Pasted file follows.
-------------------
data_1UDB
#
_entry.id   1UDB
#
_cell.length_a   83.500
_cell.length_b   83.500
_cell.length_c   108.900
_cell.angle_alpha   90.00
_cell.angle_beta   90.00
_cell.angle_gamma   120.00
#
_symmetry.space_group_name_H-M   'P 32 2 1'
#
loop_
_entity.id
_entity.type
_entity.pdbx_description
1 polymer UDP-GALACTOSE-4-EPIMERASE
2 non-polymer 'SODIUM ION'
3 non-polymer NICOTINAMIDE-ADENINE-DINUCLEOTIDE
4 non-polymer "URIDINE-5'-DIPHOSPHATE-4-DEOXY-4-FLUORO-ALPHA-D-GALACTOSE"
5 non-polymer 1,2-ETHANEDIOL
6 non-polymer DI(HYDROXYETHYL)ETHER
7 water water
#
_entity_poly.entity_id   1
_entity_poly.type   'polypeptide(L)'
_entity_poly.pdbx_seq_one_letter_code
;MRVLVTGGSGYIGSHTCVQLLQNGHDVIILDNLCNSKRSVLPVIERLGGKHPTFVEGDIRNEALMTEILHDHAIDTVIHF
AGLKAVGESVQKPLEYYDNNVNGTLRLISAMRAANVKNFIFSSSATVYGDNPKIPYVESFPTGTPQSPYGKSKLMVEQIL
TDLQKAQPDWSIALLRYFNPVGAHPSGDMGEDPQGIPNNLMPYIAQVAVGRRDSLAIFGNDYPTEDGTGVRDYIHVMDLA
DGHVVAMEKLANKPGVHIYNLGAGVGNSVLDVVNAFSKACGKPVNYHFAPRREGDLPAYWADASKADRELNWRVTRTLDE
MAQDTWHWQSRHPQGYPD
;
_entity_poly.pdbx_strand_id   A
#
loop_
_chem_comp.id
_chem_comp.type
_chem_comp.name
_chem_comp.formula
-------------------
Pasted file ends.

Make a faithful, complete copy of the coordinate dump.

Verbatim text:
data_1UDB
#
_entry.id   1UDB
#
_cell.length_a   83.500
_cell.length_b   83.500
_cell.length_c   108.900
_cell.angle_alpha   90.00
_cell.angle_beta   90.00
_cell.angle_gamma   120.00
#
_symmetry.space_group_name_H-M   'P 32 2 1'
#
loop_
_entity.id
_entity.type
_entity.pdbx_description
1 polymer UDP-GALACTOSE-4-EPIMERASE
2 non-polymer 'SODIUM ION'
3 non-polymer NICOTINAMIDE-ADENINE-DINUCLEOTIDE
4 non-polymer "URIDINE-5'-DIPHOSPHATE-4-DEOXY-4-FLUORO-ALPHA-D-GALACTOSE"
5 non-polymer 1,2-ETHANEDIOL
6 non-polymer DI(HYDROXYETHYL)ETHER
7 water water
#
_entity_poly.entity_id   1
_entity_poly.type   'polypeptide(L)'
_entity_poly.pdbx_seq_one_letter_code
;MRVLVTGGSGYIGSHTCVQLLQNGHDVIILDNLCNSKRSVLPVIERLGGKHPTFVEGDIRNEALMTEILHDHAIDTVIHF
AGLKAVGESVQKPLEYYDNNVNGTLRLISAMRAANVKNFIFSSSATVYGDNPKIPYVESFPTGTPQSPYGKSKLMVEQIL
TDLQKAQPDWSIALLRYFNPVGAHPSGDMGEDPQGIPNNLMPYIAQVAVGRRDSLAIFGNDYPTEDGTGVRDYIHVMDLA
DGHVVAMEKLANKPGVHIYNLGAGVGNSVLDVVNAFSKACGKPVNYHFAPRREGDLPAYWADASKADRELNWRVTRTLDE
MAQDTWHWQSRHPQGYPD
;
_entity_poly.pdbx_strand_id   A
#
loop_
_chem_comp.id
_chem_comp.type
_chem_comp.name
_chem_comp.formula